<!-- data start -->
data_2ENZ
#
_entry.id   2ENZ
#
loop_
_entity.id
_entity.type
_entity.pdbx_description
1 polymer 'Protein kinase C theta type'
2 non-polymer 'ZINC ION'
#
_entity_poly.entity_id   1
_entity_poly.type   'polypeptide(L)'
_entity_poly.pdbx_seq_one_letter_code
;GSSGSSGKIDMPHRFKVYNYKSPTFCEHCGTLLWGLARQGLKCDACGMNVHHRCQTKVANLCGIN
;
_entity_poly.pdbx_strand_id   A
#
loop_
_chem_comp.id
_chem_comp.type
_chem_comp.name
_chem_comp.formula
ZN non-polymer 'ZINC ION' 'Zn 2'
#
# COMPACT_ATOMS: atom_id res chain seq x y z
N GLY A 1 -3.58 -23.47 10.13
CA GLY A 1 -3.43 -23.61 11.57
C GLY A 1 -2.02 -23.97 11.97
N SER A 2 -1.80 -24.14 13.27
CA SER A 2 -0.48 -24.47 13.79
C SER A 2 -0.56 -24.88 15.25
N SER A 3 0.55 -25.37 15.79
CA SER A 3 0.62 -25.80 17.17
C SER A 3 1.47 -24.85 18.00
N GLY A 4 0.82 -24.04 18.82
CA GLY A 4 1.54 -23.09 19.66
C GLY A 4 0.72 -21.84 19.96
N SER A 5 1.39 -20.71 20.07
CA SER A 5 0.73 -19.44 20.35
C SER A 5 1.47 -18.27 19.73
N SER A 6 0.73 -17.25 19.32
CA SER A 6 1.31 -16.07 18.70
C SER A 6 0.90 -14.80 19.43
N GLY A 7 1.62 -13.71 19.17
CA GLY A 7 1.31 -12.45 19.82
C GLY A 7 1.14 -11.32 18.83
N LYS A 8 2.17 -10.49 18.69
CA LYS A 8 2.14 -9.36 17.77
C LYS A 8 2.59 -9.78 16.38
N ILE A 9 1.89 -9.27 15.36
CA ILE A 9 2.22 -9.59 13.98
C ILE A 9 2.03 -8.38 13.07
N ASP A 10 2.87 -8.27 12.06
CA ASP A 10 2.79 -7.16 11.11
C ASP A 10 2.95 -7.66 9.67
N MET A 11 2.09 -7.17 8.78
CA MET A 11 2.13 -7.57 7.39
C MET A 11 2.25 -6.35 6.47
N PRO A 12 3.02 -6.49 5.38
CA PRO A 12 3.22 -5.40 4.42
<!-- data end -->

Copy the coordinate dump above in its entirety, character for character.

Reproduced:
data_2ENZ
#
_entry.id   2ENZ
#
loop_
_entity.id
_entity.type
_entity.pdbx_description
1 polymer 'Protein kinase C theta type'
2 non-polymer 'ZINC ION'
#
_entity_poly.entity_id   1
_entity_poly.type   'polypeptide(L)'
_entity_poly.pdbx_seq_one_letter_code
;GSSGSSGKIDMPHRFKVYNYKSPTFCEHCGTLLWGLARQGLKCDACGMNVHHRCQTKVANLCGIN
;
_entity_poly.pdbx_strand_id   A
#
loop_
_chem_comp.id
_chem_comp.type
_chem_comp.name
_chem_comp.formula
ZN non-polymer 'ZINC ION' 'Zn 2'
#
# COMPACT_ATOMS: atom_id res chain seq x y z
N GLY A 1 -3.58 -23.47 10.13
CA GLY A 1 -3.43 -23.61 11.57
C GLY A 1 -2.02 -23.97 11.97
N SER A 2 -1.80 -24.14 13.27
CA SER A 2 -0.48 -24.47 13.79
C SER A 2 -0.56 -24.88 15.25
N SER A 3 0.55 -25.37 15.79
CA SER A 3 0.62 -25.80 17.17
C SER A 3 1.47 -24.85 18.00
N GLY A 4 0.82 -24.04 18.82
CA GLY A 4 1.54 -23.09 19.66
C GLY A 4 0.72 -21.84 19.96
N SER A 5 1.39 -20.71 20.07
CA SER A 5 0.73 -19.44 20.35
C SER A 5 1.47 -18.27 19.73
N SER A 6 0.73 -17.25 19.32
CA SER A 6 1.31 -16.07 18.70
C SER A 6 0.90 -14.80 19.43
N GLY A 7 1.62 -13.71 19.17
CA GLY A 7 1.31 -12.45 19.82
C GLY A 7 1.14 -11.32 18.83
N LYS A 8 2.17 -10.49 18.69
CA LYS A 8 2.14 -9.36 17.77
C LYS A 8 2.59 -9.78 16.38
N ILE A 9 1.89 -9.27 15.36
CA ILE A 9 2.22 -9.59 13.98
C ILE A 9 2.03 -8.38 13.07
N ASP A 10 2.87 -8.27 12.06
CA ASP A 10 2.79 -7.16 11.11
C ASP A 10 2.95 -7.66 9.67
N MET A 11 2.09 -7.17 8.78
CA MET A 11 2.13 -7.57 7.39
C MET A 11 2.25 -6.35 6.47
N PRO A 12 3.02 -6.49 5.38
CA PRO A 12 3.22 -5.40 4.42